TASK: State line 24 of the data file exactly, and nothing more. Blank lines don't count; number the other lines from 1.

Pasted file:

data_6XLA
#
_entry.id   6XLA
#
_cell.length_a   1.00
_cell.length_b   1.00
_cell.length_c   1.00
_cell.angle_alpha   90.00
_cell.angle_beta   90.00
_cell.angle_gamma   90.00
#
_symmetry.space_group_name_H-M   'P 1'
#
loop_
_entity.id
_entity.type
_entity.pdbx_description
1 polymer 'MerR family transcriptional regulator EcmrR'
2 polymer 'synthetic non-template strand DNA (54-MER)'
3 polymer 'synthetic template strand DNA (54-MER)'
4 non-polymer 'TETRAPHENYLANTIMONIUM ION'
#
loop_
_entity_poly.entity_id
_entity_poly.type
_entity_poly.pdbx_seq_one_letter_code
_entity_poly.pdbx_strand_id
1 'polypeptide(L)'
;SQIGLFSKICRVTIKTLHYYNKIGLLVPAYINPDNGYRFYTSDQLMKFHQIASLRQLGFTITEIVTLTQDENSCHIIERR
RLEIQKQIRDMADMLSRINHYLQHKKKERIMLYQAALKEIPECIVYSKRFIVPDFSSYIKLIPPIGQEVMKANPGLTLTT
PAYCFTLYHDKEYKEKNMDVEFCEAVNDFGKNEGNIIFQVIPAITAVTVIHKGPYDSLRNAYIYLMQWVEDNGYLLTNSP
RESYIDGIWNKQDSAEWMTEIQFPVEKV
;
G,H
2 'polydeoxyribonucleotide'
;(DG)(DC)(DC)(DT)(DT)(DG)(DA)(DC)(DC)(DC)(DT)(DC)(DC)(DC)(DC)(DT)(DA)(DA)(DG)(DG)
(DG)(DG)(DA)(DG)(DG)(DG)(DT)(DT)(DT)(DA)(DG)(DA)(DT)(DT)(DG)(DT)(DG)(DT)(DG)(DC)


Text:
_entity_poly.entity_id